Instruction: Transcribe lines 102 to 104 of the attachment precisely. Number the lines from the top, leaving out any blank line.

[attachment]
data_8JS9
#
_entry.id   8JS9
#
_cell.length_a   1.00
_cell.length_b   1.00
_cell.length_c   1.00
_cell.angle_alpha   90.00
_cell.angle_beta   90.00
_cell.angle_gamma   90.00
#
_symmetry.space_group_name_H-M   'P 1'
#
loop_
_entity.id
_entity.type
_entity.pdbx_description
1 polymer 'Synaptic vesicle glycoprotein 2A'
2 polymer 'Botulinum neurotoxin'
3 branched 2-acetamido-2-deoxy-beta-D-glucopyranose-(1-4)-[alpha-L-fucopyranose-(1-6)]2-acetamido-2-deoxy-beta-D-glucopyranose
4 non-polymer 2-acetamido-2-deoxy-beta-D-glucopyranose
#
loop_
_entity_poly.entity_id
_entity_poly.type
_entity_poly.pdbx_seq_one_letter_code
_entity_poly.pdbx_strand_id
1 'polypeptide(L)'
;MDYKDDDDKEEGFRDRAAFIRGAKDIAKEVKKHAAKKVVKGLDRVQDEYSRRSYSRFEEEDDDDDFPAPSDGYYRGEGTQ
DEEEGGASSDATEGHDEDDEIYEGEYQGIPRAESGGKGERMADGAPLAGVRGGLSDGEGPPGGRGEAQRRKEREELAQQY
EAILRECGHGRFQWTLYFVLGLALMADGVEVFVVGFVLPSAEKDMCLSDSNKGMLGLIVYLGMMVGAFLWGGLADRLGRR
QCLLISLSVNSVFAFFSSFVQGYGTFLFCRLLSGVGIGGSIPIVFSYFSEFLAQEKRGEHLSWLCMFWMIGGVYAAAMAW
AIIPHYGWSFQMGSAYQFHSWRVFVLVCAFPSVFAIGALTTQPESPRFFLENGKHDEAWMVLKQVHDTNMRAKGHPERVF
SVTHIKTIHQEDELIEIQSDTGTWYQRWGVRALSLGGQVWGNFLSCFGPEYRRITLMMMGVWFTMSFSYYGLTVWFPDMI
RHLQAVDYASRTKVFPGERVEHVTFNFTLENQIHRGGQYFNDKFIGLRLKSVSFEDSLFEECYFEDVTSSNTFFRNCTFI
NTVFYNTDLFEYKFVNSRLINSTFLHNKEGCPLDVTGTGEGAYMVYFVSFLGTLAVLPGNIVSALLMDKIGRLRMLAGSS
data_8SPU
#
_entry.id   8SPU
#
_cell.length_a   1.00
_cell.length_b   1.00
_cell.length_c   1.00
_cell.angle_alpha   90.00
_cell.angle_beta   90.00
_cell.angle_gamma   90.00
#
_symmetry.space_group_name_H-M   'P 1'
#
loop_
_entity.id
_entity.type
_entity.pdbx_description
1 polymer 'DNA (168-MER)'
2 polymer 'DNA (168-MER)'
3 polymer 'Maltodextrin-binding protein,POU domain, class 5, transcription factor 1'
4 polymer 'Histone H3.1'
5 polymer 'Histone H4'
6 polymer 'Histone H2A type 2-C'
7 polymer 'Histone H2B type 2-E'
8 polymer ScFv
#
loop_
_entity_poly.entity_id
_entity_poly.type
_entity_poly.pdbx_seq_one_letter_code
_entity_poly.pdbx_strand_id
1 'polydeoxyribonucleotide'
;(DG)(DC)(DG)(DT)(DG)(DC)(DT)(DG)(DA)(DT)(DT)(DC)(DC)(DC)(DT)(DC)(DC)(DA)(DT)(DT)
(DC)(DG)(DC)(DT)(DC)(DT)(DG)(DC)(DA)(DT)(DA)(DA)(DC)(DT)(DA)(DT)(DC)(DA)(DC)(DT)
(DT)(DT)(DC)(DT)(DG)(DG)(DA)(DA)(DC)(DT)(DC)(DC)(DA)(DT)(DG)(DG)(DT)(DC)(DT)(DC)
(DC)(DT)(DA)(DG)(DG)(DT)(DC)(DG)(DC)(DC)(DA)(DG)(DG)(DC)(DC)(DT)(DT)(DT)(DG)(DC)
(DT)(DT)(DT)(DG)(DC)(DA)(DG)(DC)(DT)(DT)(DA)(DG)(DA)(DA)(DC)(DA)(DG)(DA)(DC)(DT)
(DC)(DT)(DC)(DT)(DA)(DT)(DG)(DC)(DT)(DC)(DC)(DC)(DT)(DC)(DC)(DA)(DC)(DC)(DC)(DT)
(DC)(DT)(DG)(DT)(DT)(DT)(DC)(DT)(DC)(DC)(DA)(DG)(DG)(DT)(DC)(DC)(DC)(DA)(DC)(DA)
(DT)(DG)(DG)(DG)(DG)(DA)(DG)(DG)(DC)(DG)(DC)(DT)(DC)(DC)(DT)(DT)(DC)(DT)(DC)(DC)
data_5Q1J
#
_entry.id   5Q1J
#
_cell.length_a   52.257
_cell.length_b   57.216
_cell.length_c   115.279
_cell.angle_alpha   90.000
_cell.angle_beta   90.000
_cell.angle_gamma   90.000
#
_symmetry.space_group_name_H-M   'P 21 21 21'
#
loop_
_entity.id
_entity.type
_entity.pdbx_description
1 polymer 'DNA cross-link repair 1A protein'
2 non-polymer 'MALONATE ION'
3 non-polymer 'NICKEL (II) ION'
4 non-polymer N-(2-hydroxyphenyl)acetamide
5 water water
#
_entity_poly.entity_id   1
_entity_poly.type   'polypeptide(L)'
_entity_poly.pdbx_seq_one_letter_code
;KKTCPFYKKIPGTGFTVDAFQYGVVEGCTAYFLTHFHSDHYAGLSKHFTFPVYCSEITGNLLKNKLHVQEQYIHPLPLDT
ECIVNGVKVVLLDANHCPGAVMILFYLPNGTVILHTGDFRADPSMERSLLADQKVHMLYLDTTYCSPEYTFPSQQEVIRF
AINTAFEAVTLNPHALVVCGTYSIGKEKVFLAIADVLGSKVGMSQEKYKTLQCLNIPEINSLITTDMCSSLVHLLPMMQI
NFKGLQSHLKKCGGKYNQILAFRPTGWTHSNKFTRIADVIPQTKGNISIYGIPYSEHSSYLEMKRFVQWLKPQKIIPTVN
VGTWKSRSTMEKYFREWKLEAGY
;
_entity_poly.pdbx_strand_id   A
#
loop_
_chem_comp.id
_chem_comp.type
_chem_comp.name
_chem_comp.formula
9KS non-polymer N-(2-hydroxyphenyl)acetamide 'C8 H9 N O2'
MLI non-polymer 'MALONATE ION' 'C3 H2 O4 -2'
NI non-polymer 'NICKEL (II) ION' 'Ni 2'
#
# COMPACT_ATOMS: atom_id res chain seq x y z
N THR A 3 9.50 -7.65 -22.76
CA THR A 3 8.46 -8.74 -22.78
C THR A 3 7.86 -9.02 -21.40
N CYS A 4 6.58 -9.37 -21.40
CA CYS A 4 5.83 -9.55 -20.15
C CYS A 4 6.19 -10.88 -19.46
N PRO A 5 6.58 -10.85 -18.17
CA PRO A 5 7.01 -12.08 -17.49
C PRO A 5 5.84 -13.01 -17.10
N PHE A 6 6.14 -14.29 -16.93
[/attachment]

_entity_poly.pdbx_seq_one_letter_code
;KKTCPFYKKIPGTGFTVDAFQYGVVEGCTAYFLTHFHSDHYAGLSKHFTFPVYCSEITGNLLKNKLHVQEQYIHPLPLDT
ECIVNGVKVVLLDANHCPGAVMILFYLPNGTVILHTGDFRADPSMERSLLADQKVHMLYLDTTYCSPEYTFPSQQEVIRF